The little Blue Circle pin glistened in the sunlight, showing off my pride and support for World Diabetes Day from the above-the-heart spot on my blue dress shirt. With only two days before that Sunday arrived, I was displaying my D-colors and doing my part to advocate in whatever small way was possible during my daily routine. On the way into work that Friday morning, I took a quick right turn off the expressway leading into downtown Indianapolis. My office is located in the heart of the city, but my pitstop was focused on the nearby Eli Lilly Corporate Center to see if they were doing anything to mark the day and month. As soon as I entered the roundabout entrance, my face lit up with a smile. The water fountain outside the corporate center’s front doors was colored blue in honor of World Diabetes Day. Parking nearby and snapping some photos, I ventured inside to the front lobby information desk. Instantly, the lady at the front desk glanced at my shirt and saw the Blue Circle Pin

World Diabetes Day 2010

Today, the globe unites for World Diabetes Day . No need for any elaborate post title, because it is what it is. This is the fourth annual marking of this day by the International Diabetes Federation, and everyone is encouraged to participate in raising awareness about diabetes across the world. Everyone is excited to participate, even my D-Dog Riley who you can see is doing her part to all who may want to come to the door!  Riley advocates while sporting a WDD bandana crafted by my mom! In case you're wondering: No, the Shadow Cat has no interest in the day. Rather, she's probably planning to just hide under the bed and catch some Zzzzs. But I'm doing my part. As I'd previously written a few weeks ago , this is my D-Message in a Bottle that's being cast out into the virtual waters for all to see. This is my message . But more generally, I'd like to focus on one of the IFD goals for World Diabetes Day, what the organization hopes this day can establ

Did Someone Say Fire...?

Meetups are always an exciting, much-anticipated happening in the Diabetes Community. So when the chance arose for one of those here in the Indianapolis area, my ears perked up and I made plans to participate. This time, the D-Meetup comes on World Diabetes Day - this Sunday, Nov. 14, 2010. Via the JDRF Advocacy folk at the national level, which is hosting the first-ever Type 1 Talk. Dozens of these local meetup events are happening across the country that afternoon, and on top of the meet-and-greets and get-togethers the JDRF will be holding a live online Q&A discussion from 3 to 4 p.m. EST. Some of the topics touch on research, technological advances, advocacy efforts, and the benefits of the Diabetes Online Community. If you're attending an event or not going to one but want to access the broadcast online at 3 p.m. EST, you can find it at . If you are unable to access the online broadcast, you can listen by phone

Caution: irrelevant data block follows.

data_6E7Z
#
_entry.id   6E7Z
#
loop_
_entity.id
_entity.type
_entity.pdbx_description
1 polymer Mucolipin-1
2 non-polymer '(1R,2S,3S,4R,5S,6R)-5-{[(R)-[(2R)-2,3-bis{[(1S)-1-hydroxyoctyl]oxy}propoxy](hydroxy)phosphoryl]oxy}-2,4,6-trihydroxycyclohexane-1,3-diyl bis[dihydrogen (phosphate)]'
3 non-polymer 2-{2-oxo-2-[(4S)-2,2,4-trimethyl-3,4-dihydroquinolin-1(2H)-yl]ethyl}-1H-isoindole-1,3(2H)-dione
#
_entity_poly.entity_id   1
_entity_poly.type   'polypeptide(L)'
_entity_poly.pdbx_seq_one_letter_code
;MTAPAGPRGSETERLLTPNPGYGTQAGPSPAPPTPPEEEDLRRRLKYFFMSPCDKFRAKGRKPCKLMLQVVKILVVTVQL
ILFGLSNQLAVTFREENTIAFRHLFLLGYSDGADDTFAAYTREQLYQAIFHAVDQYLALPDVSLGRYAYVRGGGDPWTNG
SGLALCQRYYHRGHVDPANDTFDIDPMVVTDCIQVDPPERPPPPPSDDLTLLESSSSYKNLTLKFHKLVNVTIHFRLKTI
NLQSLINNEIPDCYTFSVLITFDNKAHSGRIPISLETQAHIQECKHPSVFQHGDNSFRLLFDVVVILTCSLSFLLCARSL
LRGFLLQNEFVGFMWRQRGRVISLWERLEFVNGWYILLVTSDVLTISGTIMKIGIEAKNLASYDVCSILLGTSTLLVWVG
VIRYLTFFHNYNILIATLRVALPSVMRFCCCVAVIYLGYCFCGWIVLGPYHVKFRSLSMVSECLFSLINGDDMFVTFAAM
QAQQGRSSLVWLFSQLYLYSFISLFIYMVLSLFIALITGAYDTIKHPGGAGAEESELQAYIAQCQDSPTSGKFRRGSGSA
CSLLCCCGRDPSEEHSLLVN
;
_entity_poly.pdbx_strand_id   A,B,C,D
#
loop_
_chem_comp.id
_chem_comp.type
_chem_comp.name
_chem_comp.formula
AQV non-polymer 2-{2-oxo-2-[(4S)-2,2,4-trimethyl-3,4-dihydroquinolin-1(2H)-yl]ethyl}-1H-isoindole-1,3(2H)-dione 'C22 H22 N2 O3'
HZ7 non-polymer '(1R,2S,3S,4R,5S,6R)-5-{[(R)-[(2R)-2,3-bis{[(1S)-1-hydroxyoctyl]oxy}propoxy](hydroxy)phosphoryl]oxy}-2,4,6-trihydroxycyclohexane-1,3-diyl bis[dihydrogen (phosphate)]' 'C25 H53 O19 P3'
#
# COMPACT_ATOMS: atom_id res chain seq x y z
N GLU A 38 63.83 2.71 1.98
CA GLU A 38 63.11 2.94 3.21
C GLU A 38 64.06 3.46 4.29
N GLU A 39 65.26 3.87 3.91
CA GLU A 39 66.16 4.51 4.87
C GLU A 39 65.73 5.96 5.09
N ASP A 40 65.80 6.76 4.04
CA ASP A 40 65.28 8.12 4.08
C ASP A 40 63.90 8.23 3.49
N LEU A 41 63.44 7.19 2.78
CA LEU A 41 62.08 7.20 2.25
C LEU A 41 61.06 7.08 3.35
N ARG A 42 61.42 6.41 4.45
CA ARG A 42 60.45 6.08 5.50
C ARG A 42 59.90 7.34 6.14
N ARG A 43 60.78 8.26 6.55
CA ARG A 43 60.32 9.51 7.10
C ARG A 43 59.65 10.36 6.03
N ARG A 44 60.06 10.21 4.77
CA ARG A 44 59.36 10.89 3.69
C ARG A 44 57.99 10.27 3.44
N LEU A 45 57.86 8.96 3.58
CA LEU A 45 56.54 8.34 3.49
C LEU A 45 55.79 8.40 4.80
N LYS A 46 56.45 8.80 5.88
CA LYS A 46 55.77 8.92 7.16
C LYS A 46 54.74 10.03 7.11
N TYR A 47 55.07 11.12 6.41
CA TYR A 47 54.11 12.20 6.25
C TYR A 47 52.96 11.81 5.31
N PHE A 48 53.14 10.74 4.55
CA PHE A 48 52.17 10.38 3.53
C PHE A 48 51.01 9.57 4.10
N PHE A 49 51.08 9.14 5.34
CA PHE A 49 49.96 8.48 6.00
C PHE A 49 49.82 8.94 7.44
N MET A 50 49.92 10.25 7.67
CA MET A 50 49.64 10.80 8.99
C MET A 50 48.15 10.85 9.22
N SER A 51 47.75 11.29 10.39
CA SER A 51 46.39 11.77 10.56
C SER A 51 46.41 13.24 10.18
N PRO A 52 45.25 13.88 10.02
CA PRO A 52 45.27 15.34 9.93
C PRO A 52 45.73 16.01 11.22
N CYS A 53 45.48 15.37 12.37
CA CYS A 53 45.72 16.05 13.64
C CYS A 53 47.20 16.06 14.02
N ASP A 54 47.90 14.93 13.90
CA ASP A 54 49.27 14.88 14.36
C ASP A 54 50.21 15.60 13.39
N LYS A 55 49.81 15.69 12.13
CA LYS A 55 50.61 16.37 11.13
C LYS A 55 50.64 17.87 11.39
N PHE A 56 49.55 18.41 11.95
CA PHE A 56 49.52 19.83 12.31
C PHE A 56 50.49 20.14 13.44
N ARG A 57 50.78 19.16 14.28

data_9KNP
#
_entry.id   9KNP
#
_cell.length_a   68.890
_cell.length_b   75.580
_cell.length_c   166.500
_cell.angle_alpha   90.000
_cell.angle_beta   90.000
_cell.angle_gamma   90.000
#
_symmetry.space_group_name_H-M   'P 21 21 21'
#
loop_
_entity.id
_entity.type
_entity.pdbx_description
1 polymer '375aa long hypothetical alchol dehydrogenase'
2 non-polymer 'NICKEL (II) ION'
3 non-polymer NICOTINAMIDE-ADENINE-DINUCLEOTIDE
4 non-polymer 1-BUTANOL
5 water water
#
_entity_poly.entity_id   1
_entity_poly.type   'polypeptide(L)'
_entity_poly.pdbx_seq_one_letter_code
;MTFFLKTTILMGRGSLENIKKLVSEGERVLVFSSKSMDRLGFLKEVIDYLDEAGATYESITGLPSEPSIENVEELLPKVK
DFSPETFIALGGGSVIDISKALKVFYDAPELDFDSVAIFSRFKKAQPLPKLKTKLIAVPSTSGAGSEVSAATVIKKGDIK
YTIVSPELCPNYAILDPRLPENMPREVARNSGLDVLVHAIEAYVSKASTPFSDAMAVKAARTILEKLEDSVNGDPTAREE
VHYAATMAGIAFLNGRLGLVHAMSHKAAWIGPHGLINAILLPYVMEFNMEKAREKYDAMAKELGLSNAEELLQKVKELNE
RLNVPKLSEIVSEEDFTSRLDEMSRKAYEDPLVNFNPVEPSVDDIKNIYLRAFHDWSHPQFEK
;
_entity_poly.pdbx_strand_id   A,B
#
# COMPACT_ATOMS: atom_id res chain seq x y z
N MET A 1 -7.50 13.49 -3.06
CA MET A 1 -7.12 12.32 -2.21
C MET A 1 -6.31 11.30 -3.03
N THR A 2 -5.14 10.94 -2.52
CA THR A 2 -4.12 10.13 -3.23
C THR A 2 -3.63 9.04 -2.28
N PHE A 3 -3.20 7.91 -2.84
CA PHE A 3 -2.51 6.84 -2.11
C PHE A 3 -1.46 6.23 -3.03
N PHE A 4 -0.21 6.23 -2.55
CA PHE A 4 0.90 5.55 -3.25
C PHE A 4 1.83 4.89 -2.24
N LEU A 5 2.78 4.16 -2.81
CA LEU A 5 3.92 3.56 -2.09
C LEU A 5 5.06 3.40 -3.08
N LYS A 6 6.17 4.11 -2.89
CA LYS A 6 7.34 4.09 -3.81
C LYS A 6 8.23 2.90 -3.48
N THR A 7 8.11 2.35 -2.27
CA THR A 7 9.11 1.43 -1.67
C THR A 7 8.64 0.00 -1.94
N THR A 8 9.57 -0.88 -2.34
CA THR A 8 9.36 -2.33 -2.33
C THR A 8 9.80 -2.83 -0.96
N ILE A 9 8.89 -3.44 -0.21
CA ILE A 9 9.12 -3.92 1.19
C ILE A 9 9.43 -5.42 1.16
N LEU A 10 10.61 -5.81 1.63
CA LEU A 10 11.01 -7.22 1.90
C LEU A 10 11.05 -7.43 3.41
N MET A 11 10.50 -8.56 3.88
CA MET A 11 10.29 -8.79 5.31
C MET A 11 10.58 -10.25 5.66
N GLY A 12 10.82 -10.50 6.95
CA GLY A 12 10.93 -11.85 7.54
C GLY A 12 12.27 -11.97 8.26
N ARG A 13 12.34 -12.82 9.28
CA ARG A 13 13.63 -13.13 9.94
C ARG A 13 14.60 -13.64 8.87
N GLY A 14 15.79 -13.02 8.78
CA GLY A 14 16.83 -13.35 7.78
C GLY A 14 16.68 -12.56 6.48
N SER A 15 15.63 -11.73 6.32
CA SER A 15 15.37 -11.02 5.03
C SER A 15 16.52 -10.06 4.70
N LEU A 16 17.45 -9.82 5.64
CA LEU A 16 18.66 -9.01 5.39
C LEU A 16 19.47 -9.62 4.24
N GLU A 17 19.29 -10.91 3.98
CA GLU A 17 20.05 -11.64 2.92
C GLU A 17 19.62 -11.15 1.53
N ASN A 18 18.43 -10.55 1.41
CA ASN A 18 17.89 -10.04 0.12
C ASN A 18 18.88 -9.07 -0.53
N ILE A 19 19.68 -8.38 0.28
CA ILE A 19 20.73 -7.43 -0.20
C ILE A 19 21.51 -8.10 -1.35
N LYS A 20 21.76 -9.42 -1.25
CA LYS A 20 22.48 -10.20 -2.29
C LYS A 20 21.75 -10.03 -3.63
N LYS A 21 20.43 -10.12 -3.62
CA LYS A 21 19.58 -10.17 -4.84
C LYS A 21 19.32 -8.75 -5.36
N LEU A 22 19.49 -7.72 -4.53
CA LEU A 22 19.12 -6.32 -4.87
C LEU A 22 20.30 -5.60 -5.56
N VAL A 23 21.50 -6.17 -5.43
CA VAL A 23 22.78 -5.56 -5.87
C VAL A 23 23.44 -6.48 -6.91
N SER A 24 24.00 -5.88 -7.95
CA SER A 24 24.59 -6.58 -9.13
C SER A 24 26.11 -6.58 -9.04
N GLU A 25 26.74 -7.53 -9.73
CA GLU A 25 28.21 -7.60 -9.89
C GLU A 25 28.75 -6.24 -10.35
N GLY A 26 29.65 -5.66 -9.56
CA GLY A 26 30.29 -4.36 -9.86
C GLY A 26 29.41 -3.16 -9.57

Six Things: According to Tom Petty & Me

Today is annual D-Blog Day. The point is to not only unite diabetes bloggers, but to bring us together for the purpose of raising awareness. So, with a Tuesday marking this now-annual online event, I give you this year's topic: Six Things that I think You Should Know About Diabetes. Please, take note. 1. Type 1 isn't Type 2. Yes, there are different types. We T1s are a smaller percentage, not part of what's sometimes referred to as the epidemic-sized "silent killer." This is a chronic autoimmune condition that I didn't bring on myself, and I won't grow out of. There's no cure-all and insulin is only life support. It takes constant care, ninja-like skills to manage each and every day without any vacation. Just because I don't look "sick" doesn't mean that I'm not living with a chronic condition. Yes, there's a reason we in this crazy community call it an "invisible illness." Do you wonder what Type 1 diabetes lo

Penguins, Polar Bears, & Superheroes

Families crowded the room, moving everywhere around me. Even as the polar bears and Barbies and dinosaurs all stole the attention that I was trying to focus on the task at hand. It was afterall, a monumental job. Then, a tug at my shirt-sleeve brought my gaze down in front of me. "I feel Low. I think I need to test," Little Shirt Sleeve Tugging Girl said. Her inquisitive eyes stared up at me, expecting that the adult in front of her - the one who was a Type 1 diabetic just like her - would have an answer, a blood meter, some candy to boost her if needed. But my callouused-fingertips seemed to find only unprepared ineffectiveness to clutch on to. In the blink of an eye, as quick as a heartbeat, my 26 years of experience Living With Diabetes went out the window. None of that mattered. At that moment, all that mattered was this girl in front of me who was relying on me to help her. It broke my heart, and scared the hell out of me. This was the scene Sunday, when I a